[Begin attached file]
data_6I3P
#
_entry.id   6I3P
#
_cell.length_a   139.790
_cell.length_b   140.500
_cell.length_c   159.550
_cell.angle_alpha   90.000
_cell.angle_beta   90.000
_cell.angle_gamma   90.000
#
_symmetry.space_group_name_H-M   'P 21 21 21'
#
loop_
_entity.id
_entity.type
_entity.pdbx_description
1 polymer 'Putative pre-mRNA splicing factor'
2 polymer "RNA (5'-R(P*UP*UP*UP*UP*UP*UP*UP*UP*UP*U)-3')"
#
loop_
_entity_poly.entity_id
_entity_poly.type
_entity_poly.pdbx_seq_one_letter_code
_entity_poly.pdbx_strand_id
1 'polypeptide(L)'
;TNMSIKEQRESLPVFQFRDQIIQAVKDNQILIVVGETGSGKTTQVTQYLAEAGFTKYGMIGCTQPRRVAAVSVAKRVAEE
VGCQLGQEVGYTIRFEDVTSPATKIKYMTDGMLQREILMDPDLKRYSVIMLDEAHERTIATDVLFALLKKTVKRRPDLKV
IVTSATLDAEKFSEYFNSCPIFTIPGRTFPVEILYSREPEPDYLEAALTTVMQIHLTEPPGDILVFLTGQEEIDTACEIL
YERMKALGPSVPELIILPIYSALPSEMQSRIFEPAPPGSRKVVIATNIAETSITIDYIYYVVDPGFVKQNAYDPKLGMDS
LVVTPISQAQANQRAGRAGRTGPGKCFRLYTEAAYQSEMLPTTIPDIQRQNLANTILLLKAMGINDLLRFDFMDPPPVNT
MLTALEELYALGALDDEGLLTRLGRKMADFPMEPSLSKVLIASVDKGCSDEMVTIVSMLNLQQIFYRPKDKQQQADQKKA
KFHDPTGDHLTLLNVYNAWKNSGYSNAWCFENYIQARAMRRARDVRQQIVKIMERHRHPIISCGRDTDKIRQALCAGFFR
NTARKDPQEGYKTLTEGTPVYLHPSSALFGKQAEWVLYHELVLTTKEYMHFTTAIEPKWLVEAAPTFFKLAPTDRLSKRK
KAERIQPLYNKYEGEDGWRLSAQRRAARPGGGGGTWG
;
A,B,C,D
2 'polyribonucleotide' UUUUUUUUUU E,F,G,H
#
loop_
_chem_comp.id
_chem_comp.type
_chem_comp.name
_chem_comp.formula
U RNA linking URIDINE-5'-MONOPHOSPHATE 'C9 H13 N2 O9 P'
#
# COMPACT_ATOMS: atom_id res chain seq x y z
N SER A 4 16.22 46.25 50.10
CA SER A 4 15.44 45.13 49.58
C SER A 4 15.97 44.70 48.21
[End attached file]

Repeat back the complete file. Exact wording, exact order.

data_6I3P
#
_entry.id   6I3P
#
_cell.length_a   139.790
_cell.length_b   140.500
_cell.length_c   159.550
_cell.angle_alpha   90.000
_cell.angle_beta   90.000
_cell.angle_gamma   90.000
#
_symmetry.space_group_name_H-M   'P 21 21 21'
#
loop_
_entity.id
_entity.type
_entity.pdbx_description
1 polymer 'Putative pre-mRNA splicing factor'
2 polymer "RNA (5'-R(P*UP*UP*UP*UP*UP*UP*UP*UP*UP*U)-3')"
#
loop_
_entity_poly.entity_id
_entity_poly.type
_entity_poly.pdbx_seq_one_letter_code
_entity_poly.pdbx_strand_id
1 'polypeptide(L)'
;TNMSIKEQRESLPVFQFRDQIIQAVKDNQILIVVGETGSGKTTQVTQYLAEAGFTKYGMIGCTQPRRVAAVSVAKRVAEE
VGCQLGQEVGYTIRFEDVTSPATKIKYMTDGMLQREILMDPDLKRYSVIMLDEAHERTIATDVLFALLKKTVKRRPDLKV
IVTSATLDAEKFSEYFNSCPIFTIPGRTFPVEILYSREPEPDYLEAALTTVMQIHLTEPPGDILVFLTGQEEIDTACEIL
YERMKALGPSVPELIILPIYSALPSEMQSRIFEPAPPGSRKVVIATNIAETSITIDYIYYVVDPGFVKQNAYDPKLGMDS
LVVTPISQAQANQRAGRAGRTGPGKCFRLYTEAAYQSEMLPTTIPDIQRQNLANTILLLKAMGINDLLRFDFMDPPPVNT
MLTALEELYALGALDDEGLLTRLGRKMADFPMEPSLSKVLIASVDKGCSDEMVTIVSMLNLQQIFYRPKDKQQQADQKKA
KFHDPTGDHLTLLNVYNAWKNSGYSNAWCFENYIQARAMRRARDVRQQIVKIMERHRHPIISCGRDTDKIRQALCAGFFR
NTARKDPQEGYKTLTEGTPVYLHPSSALFGKQAEWVLYHELVLTTKEYMHFTTAIEPKWLVEAAPTFFKLAPTDRLSKRK
KAERIQPLYNKYEGEDGWRLSAQRRAARPGGGGGTWG
;
A,B,C,D
2 'polyribonucleotide' UUUUUUUUUU E,F,G,H
#
loop_
_chem_comp.id
_chem_comp.type
_chem_comp.name
_chem_comp.formula
U RNA linking URIDINE-5'-MONOPHOSPHATE 'C9 H13 N2 O9 P'
#
# COMPACT_ATOMS: atom_id res chain seq x y z
N SER A 4 16.22 46.25 50.10
CA SER A 4 15.44 45.13 49.58
C SER A 4 15.97 44.70 48.21